What does the world look like after you’ve been hit with cancer, the loss of a child, and the literal disintegration of your spine all within the span of a few months?
“There’s no such thing as rock-bottom, things can always get worse,” says Joanne Raymont. “But if you keep looking for beauty you will find it. When you do, it probably won’t look the way you expect it to, but it’s there.”
In July of 2019, she was diagnosed with cancer. In November, while awaiting treatment, she lost her 22-year-old daughter, Shilanne. Her chemotherapy treatments followed and when they wrapped up, Joanne found out osteoporosis left her with seven compression fractures in her spine. By winter, she says her days were filled with crippling physical and emotional pain.
“I asked my doctors how I could’ve broken the bones in my back and they said it might have been coughing or bending over, so I decided to stop moving. Even sitting still, it just hurt all the time. I didn’t have the psychological strength to move at all, and I just got weaker and weaker and started to dissolve,” recalls Joanne. “I could easily spend a whole day just looking out the window and trying to wrap my head around what had happened to the world. It offended me that the sun kept rising and the moon kept rising and the wind kept blowing. How could the world keep turning without Shilanne in it? But it did.”
While her friends had already shown her more support and love than she says she could’ve ever imagined, they encouraged her to ask for more.
“A girlfriend of mine told me, ‘you know, there’s this cancer fund,’ and I said, ‘oh yeah, yeah, right.’ I didn’t really think I needed it so I just disregarded that,” explains Joanne. “Then a second girlfriend said, ‘you know that SwimBowen Cancer Fund has money there?’ A week later she came back to me again and said: you’ve got to apply for this, that’s what it is there for.”
Much to her surprise, the application process did not come with endless paperwork and bureaucracy.
“I didn’t have to know anybody. It was completely anonymous, and the money was there because I needed it,” she says. “I went and got the form, and the next thing I knew the cheque was in the mail.”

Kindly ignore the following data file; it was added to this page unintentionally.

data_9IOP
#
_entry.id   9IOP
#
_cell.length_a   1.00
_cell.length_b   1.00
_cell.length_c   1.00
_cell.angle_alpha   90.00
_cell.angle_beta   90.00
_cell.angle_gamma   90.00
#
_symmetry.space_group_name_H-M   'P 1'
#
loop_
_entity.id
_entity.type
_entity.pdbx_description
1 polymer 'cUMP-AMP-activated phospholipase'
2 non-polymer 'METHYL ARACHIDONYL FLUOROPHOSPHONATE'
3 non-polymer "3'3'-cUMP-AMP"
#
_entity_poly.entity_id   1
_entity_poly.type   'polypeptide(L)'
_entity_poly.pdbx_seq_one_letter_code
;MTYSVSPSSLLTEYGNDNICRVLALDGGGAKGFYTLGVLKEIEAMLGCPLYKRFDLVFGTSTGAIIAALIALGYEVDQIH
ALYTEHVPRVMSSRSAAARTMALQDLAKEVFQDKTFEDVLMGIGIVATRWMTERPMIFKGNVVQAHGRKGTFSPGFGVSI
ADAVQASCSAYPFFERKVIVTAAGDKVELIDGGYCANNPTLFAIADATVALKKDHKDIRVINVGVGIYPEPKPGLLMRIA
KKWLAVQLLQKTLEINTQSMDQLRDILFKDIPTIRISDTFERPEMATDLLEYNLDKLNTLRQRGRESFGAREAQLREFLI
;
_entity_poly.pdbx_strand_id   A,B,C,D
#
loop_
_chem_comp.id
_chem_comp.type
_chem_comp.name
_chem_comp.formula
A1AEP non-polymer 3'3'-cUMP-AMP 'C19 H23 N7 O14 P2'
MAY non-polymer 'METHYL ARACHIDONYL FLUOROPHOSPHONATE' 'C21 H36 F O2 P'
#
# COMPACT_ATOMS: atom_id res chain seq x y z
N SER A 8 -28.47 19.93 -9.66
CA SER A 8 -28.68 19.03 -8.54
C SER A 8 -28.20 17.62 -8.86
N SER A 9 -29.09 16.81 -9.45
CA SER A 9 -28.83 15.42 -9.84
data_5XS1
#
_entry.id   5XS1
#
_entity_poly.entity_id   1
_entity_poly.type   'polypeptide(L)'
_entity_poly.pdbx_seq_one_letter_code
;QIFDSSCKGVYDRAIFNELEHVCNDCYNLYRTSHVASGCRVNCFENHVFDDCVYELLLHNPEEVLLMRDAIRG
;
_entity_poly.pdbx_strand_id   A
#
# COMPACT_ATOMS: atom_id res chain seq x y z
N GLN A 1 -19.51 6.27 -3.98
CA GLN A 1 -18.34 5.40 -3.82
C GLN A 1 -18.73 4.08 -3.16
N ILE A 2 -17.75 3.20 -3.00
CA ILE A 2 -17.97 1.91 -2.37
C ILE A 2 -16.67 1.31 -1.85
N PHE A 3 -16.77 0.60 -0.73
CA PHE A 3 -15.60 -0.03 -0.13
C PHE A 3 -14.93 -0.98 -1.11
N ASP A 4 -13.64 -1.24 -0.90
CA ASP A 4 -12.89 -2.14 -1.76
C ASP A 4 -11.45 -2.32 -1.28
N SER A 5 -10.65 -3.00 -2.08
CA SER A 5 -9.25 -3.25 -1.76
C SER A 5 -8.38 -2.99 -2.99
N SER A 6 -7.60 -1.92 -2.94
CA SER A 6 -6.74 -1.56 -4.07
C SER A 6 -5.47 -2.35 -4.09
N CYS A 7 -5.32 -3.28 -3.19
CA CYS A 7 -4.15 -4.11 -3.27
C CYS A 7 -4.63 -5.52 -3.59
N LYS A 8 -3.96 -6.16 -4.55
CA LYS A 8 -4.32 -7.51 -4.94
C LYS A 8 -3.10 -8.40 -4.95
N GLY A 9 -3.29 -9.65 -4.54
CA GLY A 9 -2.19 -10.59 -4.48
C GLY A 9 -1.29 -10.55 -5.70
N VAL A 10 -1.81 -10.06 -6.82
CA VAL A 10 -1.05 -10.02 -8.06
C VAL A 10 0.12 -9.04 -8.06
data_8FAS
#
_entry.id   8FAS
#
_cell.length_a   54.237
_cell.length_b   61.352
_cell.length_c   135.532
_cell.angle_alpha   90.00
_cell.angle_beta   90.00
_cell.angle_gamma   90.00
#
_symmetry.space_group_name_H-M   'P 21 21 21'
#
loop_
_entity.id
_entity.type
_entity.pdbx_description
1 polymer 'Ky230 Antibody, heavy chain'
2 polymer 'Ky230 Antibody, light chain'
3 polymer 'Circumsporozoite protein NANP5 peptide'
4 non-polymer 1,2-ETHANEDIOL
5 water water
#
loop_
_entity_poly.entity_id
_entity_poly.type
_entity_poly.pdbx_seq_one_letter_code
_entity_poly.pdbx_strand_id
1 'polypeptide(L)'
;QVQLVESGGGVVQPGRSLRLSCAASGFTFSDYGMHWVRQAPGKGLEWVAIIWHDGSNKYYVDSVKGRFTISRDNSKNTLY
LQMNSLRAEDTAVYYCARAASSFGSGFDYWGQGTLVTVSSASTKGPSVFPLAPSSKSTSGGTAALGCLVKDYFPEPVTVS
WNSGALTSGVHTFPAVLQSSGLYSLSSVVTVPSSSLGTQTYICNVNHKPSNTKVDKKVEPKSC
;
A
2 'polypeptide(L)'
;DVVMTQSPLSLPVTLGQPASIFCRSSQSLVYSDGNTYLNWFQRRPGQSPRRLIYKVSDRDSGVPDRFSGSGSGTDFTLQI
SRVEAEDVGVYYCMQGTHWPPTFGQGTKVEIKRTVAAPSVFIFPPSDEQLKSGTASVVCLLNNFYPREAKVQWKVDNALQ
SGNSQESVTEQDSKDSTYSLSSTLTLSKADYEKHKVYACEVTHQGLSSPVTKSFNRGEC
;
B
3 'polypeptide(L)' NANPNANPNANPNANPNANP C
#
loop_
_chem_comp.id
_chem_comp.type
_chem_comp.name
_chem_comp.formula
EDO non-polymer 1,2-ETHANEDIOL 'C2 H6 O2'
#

The money came in February, and by that time she knew it was critical to get the kind of help that her friends couldn’t give her.
“I knew that on an emotional level, I could end up going off the deep-end. So counselling was what I chose to spend that money on right away,” she says. “Having a professional to talk to about what I was going through helped me feel like I could get my feet on some kind of ground, and that everything I was feeling was pretty normal.”
The receipt of financial support from total strangers had another important effect on Joanne.
“I had been so desolate, so uncertain of what the point of this world was. To have complete strangers just providing services for me like that restored my faith,” she says. “The world that I thought existed just plain didn’t, so what I had to do was build a new concept of what the world was all about. Support from SwimBowen and selfless altruism of other people was pretty much the first ingredient. It turned my life around.”
While her world no longer felt safe, Joanne could now see that love still existed in it.
“For a while, my only reason for moving forward was thinking about my daughter’s bravery and her compassion for others. I knew she wouldn’t want me to give up, and that got me through from day to day, from morning to afternoon,” she says. “But to see that reflected in other people, even though my daughter was gone – that restored my faith. That’s where the SwimBowen fund made a huge difference for me. I hope that going forward, I can be a part of giving it back.”
Note: SwimBowen prioritizes the privacy of all fund recipients and ensures their anonymity. This recipient chose to tell her story publicly.